Honest question: Does this mean Swift 6 will never arrive? Are we going to be on Swift 5.x forever?
No, that's not what that means; it's just that changes which cause a significant burden need to be carefully balanced, at the very least so that they can be adopted incrementally.
So: Breaking changes that are easy to fix, or even could be nearly 100 migrated by the IDE are still possible, and that’s how we get to the next major release?
It's something we're going to have to judge case-by-case, but the threshold for what the benefit of the change has to be is very high.
Can these types of things be corrected by adding the new form and eternally deprecating the existing API so it’s technically a nonbreaking change?
I'm with the camp of people saying to limit the number of breaking changes: Swift was near-impossible to learn (and teach) because half the articles on the web were for what is effectively a different language, and people are rarely circumspect enough to mention their Swift version.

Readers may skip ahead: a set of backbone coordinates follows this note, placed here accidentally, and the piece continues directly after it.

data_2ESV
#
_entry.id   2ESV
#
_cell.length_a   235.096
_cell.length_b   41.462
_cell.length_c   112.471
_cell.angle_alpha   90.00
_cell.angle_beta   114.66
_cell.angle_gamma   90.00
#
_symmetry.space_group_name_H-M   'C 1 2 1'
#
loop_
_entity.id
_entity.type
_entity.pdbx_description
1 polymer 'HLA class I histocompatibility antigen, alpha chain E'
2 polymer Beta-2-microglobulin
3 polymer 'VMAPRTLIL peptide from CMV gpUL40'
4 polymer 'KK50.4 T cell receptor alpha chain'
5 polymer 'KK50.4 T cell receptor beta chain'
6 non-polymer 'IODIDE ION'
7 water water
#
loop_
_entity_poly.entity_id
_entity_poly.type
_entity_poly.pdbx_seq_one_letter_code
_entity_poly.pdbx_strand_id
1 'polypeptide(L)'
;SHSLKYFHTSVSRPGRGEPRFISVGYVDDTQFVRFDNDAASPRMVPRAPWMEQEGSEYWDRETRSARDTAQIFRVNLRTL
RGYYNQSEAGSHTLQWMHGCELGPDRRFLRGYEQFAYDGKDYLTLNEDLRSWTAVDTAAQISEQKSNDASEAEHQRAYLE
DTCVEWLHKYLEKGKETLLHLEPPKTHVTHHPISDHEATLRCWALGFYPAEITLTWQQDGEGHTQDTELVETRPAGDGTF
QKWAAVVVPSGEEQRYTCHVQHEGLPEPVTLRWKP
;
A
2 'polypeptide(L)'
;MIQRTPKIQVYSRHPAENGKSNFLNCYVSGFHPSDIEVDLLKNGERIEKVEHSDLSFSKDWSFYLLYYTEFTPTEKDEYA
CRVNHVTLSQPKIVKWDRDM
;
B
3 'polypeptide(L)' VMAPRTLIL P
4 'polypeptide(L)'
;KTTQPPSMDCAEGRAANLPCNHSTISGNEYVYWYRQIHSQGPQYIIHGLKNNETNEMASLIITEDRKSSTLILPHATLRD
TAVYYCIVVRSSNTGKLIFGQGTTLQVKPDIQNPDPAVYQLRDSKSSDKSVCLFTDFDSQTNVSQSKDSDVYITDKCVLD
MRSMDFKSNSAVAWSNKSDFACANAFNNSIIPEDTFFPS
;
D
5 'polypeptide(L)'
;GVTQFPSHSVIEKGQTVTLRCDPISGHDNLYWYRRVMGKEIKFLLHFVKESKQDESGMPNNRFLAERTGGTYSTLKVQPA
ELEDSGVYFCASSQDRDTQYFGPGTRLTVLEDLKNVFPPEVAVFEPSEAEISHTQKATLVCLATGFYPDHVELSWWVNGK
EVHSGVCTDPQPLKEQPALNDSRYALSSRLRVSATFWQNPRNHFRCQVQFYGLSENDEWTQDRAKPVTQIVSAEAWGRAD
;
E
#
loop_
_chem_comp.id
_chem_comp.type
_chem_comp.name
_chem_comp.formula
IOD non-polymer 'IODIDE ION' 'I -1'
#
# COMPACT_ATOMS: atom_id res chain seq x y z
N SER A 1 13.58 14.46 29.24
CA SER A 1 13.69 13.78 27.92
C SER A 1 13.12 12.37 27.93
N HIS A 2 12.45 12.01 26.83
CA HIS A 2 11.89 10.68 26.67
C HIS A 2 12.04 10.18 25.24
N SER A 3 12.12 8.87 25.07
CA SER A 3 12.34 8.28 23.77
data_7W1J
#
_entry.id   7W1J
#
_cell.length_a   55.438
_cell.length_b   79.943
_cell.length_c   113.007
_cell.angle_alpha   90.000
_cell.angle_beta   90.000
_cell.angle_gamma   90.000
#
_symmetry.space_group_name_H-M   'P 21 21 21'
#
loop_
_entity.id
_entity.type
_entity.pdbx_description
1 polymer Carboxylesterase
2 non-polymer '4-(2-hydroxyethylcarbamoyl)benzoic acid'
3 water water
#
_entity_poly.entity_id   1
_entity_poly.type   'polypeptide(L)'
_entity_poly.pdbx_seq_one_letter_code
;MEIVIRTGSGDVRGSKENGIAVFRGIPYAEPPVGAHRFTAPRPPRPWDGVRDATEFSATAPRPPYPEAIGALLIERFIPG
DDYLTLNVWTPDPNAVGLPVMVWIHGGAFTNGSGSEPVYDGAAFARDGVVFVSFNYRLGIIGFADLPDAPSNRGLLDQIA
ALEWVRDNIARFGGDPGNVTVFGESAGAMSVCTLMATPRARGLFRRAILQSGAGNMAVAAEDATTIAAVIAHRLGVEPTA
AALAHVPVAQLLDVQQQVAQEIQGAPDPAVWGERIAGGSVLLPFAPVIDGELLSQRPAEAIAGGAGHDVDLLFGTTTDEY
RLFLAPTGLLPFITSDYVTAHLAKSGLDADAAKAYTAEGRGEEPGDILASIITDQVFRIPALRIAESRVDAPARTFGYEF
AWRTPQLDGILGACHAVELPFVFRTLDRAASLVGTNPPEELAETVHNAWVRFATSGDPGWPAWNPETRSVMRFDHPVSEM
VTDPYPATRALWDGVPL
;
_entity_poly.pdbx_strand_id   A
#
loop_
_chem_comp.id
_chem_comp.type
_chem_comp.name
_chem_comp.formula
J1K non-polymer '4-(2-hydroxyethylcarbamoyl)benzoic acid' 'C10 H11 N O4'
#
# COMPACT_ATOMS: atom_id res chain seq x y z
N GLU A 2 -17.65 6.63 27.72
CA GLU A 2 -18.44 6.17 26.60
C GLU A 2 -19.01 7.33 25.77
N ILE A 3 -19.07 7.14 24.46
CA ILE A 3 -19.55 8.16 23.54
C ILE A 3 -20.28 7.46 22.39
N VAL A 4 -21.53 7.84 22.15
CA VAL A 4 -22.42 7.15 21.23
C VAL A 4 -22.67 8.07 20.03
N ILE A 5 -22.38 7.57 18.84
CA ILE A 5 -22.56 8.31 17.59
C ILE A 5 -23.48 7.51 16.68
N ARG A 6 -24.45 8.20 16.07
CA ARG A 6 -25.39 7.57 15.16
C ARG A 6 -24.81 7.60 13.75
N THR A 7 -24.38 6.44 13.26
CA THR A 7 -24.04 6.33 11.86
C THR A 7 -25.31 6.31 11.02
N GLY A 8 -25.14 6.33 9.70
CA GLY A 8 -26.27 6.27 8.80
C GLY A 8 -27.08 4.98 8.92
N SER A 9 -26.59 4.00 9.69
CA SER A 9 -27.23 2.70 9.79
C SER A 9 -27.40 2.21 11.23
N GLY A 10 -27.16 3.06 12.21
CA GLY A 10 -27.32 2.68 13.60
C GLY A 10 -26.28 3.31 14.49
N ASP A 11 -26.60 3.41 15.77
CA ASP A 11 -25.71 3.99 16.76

Having a stable target and trying to restrict source-breaking changes to removing actively dangerous ("harmful") aspects (i.e. code beginners shouldn't write anyway) and making the language more consistent would ensure the language stays welcoming to beginners.
+9999 from me too
Most importantly though, this
Apple consistently thumbs its nose at backward compatibility in favor of innovation (i.e., removal of headphone jack et al.), and every time they make one of those decisions I find that amid and despite the myriad moans from Crustys the world-over (cultural reference here), I'm in support of the decision because I'm in support of the ethos.
To avoid making a positive breaking change to Swift because developers are busy and don't have time for the maintenance is like skipping the gym because you're working late. Is it sometimes the right call? Absolutely. There are non-negotiable deadlines and only so many hours in a day, so the gym will get skipped sometimes, or even often, depending on one's current life chapter. But would skipping the gym and working late be good as a permanent life policy? Nobody would deny that we would get more work done, but... at what cost? The little nicks, scrapes, curvatures and discolorations build up over time, and with no regular exercise to wash them away they calcify. Once you're living in an atrophied, warped and ultimately mangled body, the fruits of all that youthful, late-night labor are much harder to appreciate, which should affect the upfront calculation of whether it's worth it.